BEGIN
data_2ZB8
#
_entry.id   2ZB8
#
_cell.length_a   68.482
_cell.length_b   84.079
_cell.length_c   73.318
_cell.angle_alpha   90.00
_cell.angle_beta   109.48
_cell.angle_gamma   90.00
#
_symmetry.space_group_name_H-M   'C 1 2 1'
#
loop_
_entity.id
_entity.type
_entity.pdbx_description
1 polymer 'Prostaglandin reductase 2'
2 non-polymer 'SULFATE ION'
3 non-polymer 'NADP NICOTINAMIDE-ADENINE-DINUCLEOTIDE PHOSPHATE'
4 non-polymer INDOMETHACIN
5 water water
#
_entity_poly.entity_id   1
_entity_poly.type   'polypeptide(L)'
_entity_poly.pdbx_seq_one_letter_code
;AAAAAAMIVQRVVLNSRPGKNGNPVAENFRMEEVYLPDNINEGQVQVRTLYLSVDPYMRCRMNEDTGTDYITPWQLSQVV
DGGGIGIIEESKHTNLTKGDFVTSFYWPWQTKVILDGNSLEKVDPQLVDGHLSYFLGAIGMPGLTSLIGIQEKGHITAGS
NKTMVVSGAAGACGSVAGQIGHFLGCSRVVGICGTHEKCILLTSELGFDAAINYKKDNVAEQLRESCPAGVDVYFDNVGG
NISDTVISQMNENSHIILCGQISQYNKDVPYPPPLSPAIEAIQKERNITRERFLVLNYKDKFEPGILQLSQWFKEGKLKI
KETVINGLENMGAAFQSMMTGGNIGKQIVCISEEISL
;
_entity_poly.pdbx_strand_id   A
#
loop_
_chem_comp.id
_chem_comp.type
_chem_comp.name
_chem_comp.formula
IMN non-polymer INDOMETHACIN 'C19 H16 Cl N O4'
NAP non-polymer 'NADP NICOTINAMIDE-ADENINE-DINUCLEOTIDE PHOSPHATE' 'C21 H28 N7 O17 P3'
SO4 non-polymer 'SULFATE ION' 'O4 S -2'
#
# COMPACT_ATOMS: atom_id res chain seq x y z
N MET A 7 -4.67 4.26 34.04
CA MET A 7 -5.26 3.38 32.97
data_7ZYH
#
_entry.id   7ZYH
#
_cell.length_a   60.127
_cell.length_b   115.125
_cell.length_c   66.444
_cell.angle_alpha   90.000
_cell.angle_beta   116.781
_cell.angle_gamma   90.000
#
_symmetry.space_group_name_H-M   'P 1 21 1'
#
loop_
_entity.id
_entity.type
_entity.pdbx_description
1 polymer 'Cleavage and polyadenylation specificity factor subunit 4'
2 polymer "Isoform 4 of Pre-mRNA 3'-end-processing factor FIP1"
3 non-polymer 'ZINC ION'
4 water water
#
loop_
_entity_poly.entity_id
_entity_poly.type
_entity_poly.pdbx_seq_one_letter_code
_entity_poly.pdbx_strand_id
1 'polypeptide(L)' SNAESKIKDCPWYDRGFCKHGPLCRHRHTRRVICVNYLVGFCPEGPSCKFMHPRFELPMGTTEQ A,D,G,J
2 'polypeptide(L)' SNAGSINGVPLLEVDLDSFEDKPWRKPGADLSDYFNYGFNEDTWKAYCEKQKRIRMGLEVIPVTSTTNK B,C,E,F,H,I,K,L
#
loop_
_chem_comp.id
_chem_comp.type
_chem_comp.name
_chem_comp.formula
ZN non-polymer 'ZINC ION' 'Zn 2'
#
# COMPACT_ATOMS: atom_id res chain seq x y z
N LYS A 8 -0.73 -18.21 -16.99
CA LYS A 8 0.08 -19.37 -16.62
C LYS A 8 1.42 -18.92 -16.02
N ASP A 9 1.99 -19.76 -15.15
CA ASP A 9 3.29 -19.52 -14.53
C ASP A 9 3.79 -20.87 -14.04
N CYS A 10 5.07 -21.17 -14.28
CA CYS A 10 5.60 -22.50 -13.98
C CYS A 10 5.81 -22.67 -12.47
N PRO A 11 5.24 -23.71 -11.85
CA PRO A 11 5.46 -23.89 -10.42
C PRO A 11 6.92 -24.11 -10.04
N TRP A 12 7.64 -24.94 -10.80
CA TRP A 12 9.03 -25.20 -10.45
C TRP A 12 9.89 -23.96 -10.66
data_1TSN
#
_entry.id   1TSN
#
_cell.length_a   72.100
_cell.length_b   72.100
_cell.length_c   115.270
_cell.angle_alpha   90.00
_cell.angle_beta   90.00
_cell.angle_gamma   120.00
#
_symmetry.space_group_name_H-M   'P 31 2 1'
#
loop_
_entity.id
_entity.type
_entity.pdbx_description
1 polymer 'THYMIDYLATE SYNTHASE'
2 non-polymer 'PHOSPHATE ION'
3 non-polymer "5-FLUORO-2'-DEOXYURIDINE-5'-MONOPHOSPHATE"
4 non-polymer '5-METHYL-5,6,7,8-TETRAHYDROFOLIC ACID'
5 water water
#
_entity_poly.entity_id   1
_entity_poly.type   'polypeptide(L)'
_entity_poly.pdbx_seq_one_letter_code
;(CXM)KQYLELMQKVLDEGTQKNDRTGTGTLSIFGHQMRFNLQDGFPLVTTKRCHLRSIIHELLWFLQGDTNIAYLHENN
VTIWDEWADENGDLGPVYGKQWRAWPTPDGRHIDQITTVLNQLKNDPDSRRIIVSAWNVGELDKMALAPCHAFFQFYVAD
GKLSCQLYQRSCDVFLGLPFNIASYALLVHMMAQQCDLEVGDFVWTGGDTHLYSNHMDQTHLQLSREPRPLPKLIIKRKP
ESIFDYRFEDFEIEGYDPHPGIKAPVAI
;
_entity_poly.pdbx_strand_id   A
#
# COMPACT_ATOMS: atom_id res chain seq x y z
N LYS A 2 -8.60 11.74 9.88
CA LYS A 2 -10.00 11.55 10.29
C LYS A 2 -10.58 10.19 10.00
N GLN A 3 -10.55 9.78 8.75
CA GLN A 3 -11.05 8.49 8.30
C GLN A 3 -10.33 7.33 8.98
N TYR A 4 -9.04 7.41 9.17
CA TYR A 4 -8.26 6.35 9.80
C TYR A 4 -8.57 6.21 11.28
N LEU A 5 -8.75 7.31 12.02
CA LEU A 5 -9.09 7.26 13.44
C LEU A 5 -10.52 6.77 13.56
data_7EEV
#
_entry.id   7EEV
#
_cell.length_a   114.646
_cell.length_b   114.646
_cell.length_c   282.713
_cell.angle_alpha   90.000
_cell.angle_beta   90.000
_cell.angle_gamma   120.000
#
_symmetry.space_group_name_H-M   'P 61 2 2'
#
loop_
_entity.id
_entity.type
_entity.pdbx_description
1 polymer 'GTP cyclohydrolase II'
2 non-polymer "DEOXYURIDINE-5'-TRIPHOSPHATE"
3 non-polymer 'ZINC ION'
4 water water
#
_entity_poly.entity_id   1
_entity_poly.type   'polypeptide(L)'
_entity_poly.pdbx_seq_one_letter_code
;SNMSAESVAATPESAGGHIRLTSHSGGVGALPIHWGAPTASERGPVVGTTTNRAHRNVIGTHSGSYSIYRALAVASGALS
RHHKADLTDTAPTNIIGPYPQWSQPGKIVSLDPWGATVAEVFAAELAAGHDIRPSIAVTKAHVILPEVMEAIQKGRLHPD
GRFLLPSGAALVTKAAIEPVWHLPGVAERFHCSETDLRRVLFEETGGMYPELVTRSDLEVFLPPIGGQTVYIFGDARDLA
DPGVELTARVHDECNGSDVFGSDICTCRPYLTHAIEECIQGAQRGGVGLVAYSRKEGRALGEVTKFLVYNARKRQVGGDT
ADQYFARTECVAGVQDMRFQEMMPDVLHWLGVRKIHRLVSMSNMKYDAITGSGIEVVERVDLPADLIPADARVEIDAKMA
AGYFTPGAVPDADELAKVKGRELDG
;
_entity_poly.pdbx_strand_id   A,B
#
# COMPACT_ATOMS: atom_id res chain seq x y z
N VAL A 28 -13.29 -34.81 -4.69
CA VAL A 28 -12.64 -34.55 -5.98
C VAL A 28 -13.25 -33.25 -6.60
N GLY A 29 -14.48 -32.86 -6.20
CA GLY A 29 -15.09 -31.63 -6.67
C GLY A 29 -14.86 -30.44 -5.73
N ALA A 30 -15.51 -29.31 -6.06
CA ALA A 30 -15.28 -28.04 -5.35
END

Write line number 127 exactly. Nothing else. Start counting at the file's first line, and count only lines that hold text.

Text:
VTIWDEWADENGDLGPVYGKQWRAWPTPDGRHIDQITTVLNQLKNDPDSRRIIVSAWNVGELDKMALAPCHAFFQFYVAD